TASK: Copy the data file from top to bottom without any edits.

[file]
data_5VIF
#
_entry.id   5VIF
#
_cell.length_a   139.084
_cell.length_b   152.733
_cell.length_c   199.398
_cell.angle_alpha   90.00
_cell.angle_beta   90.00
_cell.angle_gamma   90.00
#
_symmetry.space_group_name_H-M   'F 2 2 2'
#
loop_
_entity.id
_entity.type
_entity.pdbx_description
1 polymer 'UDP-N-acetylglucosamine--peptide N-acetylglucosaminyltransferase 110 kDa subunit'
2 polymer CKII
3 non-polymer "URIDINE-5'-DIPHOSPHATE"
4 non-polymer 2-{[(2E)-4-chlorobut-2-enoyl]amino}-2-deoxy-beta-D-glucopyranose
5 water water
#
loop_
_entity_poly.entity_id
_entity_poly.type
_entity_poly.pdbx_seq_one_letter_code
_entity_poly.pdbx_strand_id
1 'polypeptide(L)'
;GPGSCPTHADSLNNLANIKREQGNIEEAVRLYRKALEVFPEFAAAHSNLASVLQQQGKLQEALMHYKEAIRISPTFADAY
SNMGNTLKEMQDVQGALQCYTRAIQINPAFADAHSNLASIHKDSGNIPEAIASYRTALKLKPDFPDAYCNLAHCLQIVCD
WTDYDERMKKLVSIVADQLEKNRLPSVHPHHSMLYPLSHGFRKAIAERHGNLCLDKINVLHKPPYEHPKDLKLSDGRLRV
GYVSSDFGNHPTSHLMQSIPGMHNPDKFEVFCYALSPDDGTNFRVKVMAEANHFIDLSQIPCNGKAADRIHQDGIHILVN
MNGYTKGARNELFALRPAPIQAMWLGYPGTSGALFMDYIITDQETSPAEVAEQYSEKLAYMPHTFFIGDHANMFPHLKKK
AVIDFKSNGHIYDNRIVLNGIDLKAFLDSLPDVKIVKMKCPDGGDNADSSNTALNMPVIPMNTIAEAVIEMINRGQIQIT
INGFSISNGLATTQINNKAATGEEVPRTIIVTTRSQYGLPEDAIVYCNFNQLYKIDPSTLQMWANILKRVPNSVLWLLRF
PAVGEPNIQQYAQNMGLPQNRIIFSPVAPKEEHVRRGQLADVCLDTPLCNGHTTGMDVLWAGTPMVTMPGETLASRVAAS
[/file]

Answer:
data_5VIF
#
_entry.id   5VIF
#
_cell.length_a   139.084
_cell.length_b   152.733
_cell.length_c   199.398
_cell.angle_alpha   90.00
_cell.angle_beta   90.00
_cell.angle_gamma   90.00
#
_symmetry.space_group_name_H-M   'F 2 2 2'
#
loop_
_entity.id
_entity.type
_entity.pdbx_description
1 polymer 'UDP-N-acetylglucosamine--peptide N-acetylglucosaminyltransferase 110 kDa subunit'
2 polymer CKII
3 non-polymer "URIDINE-5'-DIPHOSPHATE"
4 non-polymer 2-{[(2E)-4-chlorobut-2-enoyl]amino}-2-deoxy-beta-D-glucopyranose
5 water water
#
loop_
_entity_poly.entity_id
_entity_poly.type
_entity_poly.pdbx_seq_one_letter_code
_entity_poly.pdbx_strand_id
1 'polypeptide(L)'
;GPGSCPTHADSLNNLANIKREQGNIEEAVRLYRKALEVFPEFAAAHSNLASVLQQQGKLQEALMHYKEAIRISPTFADAY
SNMGNTLKEMQDVQGALQCYTRAIQINPAFADAHSNLASIHKDSGNIPEAIASYRTALKLKPDFPDAYCNLAHCLQIVCD
WTDYDERMKKLVSIVADQLEKNRLPSVHPHHSMLYPLSHGFRKAIAERHGNLCLDKINVLHKPPYEHPKDLKLSDGRLRV
GYVSSDFGNHPTSHLMQSIPGMHNPDKFEVFCYALSPDDGTNFRVKVMAEANHFIDLSQIPCNGKAADRIHQDGIHILVN
MNGYTKGARNELFALRPAPIQAMWLGYPGTSGALFMDYIITDQETSPAEVAEQYSEKLAYMPHTFFIGDHANMFPHLKKK
AVIDFKSNGHIYDNRIVLNGIDLKAFLDSLPDVKIVKMKCPDGGDNADSSNTALNMPVIPMNTIAEAVIEMINRGQIQIT
INGFSISNGLATTQINNKAATGEEVPRTIIVTTRSQYGLPEDAIVYCNFNQLYKIDPSTLQMWANILKRVPNSVLWLLRF
PAVGEPNIQQYAQNMGLPQNRIIFSPVAPKEEHVRRGQLADVCLDTPLCNGHTTGMDVLWAGTPMVTMPGETLASRVAAS